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Publication numberUS5582645 A
Publication typeGrant
Application numberUS 08/487,372
Publication dateDec 10, 1996
Filing dateJun 7, 1995
Priority dateOct 15, 1991
Fee statusLapsed
Also published asEP0542635A1, EP0542635B1, US5456944
Publication number08487372, 487372, US 5582645 A, US 5582645A, US-A-5582645, US5582645 A, US5582645A
InventorsJeffrey A. Trest, Matthias H. Regelsberger
Original AssigneeEastman Kodak Company
Export CitationBiBTeX, EndNote, RefMan
External Links: USPTO, USPTO Assignment, Espacenet
Magnetic dispersion coating apparatus having high shear regions
US 5582645 A
Abstract
An apparatus is disclosed for coating magnetic dispersion coatings on a continuously moving web substrate wherein regions of high shear are provided both before and after a magnetic dispersion application region. The coating apparatus comprises a die unit having a magnetic dispersion inlet and outlet, a concave lip extending arcuately from the outlet of the die unit, and a cylindrical backing roller adjacent the die unit, the die unit having an internal region of high shear, the concave lip and the cylindrical backing roller sharing a substantially common axis and forming a region of high shear in the form of a narrow gap. A coat hanger distribution chamber or cavity is also provided within the die unit between the magnetic dispersion inlet and the magnetic dispersion outlet. To even out pressure differences, a healing slot or cavity and/or a rotating bar within a cylindrical distribution chamber may be provided downstream of the coat hanger distribution chamber.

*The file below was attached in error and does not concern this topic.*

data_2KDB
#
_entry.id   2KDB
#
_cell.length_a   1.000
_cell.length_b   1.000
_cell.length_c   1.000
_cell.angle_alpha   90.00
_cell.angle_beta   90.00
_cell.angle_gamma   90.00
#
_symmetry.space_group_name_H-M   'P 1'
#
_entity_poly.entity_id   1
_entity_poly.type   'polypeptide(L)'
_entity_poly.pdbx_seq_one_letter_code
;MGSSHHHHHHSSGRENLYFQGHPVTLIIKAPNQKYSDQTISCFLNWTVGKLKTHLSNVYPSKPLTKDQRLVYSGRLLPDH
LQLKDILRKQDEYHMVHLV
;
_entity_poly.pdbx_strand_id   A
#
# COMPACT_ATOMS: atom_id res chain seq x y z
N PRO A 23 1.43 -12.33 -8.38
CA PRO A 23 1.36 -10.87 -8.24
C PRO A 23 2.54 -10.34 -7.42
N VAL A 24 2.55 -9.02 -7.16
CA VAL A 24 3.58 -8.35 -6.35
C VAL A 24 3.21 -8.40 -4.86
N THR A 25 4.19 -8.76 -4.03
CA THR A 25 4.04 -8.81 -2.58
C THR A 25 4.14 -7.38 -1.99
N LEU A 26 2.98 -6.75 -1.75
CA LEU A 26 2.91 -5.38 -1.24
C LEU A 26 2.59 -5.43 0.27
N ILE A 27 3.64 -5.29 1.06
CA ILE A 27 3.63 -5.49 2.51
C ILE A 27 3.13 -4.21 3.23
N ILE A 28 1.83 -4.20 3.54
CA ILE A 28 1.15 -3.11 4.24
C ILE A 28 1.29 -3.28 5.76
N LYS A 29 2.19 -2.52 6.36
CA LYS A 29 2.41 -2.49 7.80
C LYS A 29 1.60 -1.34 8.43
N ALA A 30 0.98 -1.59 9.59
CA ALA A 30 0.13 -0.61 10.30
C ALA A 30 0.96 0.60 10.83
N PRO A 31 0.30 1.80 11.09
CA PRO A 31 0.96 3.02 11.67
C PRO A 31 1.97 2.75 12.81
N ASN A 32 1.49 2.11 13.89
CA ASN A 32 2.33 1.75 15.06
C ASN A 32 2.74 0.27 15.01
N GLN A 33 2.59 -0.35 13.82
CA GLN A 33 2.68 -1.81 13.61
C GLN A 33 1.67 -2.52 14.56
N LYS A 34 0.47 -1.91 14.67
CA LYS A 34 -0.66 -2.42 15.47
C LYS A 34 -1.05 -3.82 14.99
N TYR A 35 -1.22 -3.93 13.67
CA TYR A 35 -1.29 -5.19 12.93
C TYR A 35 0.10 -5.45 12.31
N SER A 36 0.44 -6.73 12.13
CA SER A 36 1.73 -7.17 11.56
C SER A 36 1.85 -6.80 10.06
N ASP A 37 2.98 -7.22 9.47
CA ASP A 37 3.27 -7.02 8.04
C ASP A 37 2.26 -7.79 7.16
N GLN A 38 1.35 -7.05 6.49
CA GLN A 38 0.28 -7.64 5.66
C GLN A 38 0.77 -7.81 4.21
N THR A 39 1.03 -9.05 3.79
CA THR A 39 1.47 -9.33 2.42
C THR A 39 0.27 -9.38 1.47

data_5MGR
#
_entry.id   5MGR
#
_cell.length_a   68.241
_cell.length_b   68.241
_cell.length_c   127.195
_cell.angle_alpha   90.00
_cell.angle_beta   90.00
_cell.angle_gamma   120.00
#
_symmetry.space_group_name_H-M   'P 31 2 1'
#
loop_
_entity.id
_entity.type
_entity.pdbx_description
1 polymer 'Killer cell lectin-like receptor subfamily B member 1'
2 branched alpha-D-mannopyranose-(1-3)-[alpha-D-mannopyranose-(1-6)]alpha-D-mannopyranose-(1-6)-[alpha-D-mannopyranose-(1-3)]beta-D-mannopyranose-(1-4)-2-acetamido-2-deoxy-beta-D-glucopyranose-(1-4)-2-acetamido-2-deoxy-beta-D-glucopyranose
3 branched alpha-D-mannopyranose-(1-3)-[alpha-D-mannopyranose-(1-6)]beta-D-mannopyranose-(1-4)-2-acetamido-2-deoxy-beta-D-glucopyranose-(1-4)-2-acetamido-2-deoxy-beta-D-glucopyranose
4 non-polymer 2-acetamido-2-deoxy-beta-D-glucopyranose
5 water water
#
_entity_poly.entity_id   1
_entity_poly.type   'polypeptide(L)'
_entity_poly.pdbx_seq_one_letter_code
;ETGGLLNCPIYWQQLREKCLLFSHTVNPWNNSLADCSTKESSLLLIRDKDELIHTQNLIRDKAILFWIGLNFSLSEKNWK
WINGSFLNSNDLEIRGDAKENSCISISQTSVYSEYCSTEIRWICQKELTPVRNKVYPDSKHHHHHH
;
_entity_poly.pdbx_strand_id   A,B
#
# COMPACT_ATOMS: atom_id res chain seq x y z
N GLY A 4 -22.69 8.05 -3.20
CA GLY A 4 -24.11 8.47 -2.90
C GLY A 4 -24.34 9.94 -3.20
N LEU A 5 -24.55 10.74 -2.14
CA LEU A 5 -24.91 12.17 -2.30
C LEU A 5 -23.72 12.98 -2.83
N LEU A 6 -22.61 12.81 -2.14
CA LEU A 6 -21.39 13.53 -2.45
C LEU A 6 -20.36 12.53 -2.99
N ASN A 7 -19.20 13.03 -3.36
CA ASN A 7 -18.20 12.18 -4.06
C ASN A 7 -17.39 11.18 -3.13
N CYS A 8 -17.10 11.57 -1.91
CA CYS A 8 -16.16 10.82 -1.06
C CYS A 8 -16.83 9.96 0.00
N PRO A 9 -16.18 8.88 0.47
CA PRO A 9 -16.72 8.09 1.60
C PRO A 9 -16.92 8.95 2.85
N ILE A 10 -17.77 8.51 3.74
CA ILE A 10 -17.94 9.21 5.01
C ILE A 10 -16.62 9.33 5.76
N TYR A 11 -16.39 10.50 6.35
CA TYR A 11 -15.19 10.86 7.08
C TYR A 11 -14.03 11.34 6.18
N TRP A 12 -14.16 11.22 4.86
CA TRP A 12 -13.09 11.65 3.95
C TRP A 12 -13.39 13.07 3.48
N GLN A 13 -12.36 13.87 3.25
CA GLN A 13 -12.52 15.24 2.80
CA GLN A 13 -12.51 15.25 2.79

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Claims(8)
What is claimed is:
1. A coating apparatus for coating a liquid dispersion of magnetic particulate media onto a continuously moving substrate comprising:
a die unit having two die sections opposedly fastened together and defining a narrow planar gap, a coat hanger-shaped distribution chamber, a healing chamber, and a dispersion outlet;